The first half was tough for the U.S. They entered half time down 9-7. More of the same came in the second half, and the U.S. chances looked bleak late in the game, down 7-11 and as late as 12-16. Through a sheer force of will and ramped up defensive intensity that forced a couple turnover, the U.S. women managed to score three straight to put the score at 15-16 in a game to 17. It was the most intense and exciting game of the week. On game point for Japan, the U.S. defense came downfield with the same zone that had helped them inch their way back into the game. But Japan was relentless. As they had all game, Japan was patient, working their way up the field a yard or two at a time. It took more throws than the fans in the stands could count, but they managed to finish off that final score to defeat the U.S. 17-15. 

It was a game worthy of being a championship final, one where the winner truly deserved the gold medal. It was exactly what everyone in the stands was hoping for. 

The men’s game, while considerably shorter in terms of time taken, was not much less exciting. It was a spectator-friendly game with countless hucks both ways with big plays to match. The game opened with the U.S. starting on offense and a quick turn from each team as they worked out their gold-medal-game jitters. The U.S. held to score the first point with help from Jack Williams, who attacked the disc while showing his jumping ability before, a throw later, ending up with the goal. 

As expected, the teams were evenly matched, with impressive throws and athleticism coming from both sides. The crowd knew one break could decide the game. The U.S. ended up with a tic in the break column first at 5-3 after a Canadian throw drifted out of bounds. They got a couple more before halftime to enter the break up 9-5.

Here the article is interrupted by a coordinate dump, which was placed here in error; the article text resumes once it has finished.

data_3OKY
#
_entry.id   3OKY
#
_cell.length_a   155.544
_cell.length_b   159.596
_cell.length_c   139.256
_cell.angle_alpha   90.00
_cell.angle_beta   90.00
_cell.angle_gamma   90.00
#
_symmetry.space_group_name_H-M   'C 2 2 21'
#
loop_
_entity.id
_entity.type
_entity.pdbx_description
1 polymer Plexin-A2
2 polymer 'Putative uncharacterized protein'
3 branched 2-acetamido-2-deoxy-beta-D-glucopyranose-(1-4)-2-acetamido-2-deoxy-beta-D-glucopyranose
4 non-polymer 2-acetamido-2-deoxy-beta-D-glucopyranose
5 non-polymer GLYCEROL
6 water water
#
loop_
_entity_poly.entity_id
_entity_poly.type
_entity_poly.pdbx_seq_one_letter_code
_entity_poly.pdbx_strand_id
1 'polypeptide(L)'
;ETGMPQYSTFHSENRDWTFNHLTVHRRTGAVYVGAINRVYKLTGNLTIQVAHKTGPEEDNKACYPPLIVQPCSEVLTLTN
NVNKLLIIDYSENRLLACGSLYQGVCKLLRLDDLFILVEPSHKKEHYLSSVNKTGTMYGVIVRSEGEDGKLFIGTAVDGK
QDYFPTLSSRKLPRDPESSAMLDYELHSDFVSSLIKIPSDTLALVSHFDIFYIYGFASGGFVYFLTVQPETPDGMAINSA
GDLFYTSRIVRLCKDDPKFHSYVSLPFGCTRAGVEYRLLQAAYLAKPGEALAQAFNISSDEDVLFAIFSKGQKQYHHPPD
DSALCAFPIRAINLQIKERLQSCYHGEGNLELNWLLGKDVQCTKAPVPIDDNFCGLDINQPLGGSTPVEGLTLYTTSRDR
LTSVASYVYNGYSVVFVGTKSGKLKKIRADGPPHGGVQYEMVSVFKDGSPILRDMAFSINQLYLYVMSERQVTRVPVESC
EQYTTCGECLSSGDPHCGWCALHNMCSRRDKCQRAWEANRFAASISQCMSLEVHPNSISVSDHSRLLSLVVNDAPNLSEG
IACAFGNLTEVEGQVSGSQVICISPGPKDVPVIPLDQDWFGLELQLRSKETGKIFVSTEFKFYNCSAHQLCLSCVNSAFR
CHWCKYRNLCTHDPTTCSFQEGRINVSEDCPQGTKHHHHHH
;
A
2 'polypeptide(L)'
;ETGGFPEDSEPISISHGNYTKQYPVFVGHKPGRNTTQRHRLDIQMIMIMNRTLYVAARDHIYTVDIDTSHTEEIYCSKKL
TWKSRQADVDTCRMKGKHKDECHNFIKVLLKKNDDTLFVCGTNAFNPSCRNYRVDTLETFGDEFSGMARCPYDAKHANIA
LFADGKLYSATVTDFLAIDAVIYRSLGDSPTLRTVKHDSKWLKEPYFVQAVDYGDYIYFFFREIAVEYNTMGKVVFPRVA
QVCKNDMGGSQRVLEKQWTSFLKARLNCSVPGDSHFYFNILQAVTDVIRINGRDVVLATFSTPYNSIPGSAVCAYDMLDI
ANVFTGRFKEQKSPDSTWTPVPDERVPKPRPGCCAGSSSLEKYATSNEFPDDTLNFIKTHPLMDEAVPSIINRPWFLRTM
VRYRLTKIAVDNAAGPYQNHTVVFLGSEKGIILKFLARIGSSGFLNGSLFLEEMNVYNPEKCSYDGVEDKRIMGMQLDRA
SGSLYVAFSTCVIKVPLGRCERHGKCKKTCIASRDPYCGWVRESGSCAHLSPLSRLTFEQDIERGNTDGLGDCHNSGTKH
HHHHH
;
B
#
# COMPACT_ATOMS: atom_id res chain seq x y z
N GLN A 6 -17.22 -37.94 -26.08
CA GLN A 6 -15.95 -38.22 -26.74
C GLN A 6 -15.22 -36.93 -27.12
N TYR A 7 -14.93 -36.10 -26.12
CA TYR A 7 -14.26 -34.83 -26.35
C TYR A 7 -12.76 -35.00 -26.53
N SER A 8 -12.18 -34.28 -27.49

As the game drew closer to the end, play started to get chippy, with overly aggressive bids and marks coming from both teams. A spirit timeout was called with the U.S. up 13-10 to allow the teams to meet and talk about what was happening on the field. 

Out of the spirit timeout, play was much cleaner and less aggressive. Canada held for 13-11, but the U.S. maintained their lead. Throughout the game, the U.S. utilized much of the same defensive strategies that had gotten them to the gold-medal game, but they had to make adjustments for Canada’s speed and ability to hit their deep looks. Marks were flatter, and a few of the Canadian cutters were pushed underneath. It was a rare time when the downfield defense backed their men. The U.S. coaches had scouted well, and the defensive match ups were set with purpose, more so than during any other game of the week. 

The hold for 13-11 was the last of the game. The U.S closed out the game with a four-point run. 

Fittingly, the final point was a break. After being within inches on several Ds over the course of the game, one team captain, Trent Dillon, got an incredible defensive block on a Canadian throw into the end zone. On the other end, the U.S. open team’s other captain, Kevin Brown, hauled in the game-winning goal. 


In the end, the U.S.A. left London with four medals: two gold, one silver and one spirit. In addition to winning the silver medal, the women’s team won their division’s spirit award. 

It was an incredibly successful week for the U.S., with each team in the delegation making America proud, both from their play and with their spirit. 

In two trips to the World Under-23 Ultimate Championships, the U.S. has accumulated five gold medals, one silver medal and two spirit awards, along with a 59-1 record. 2017, here we come!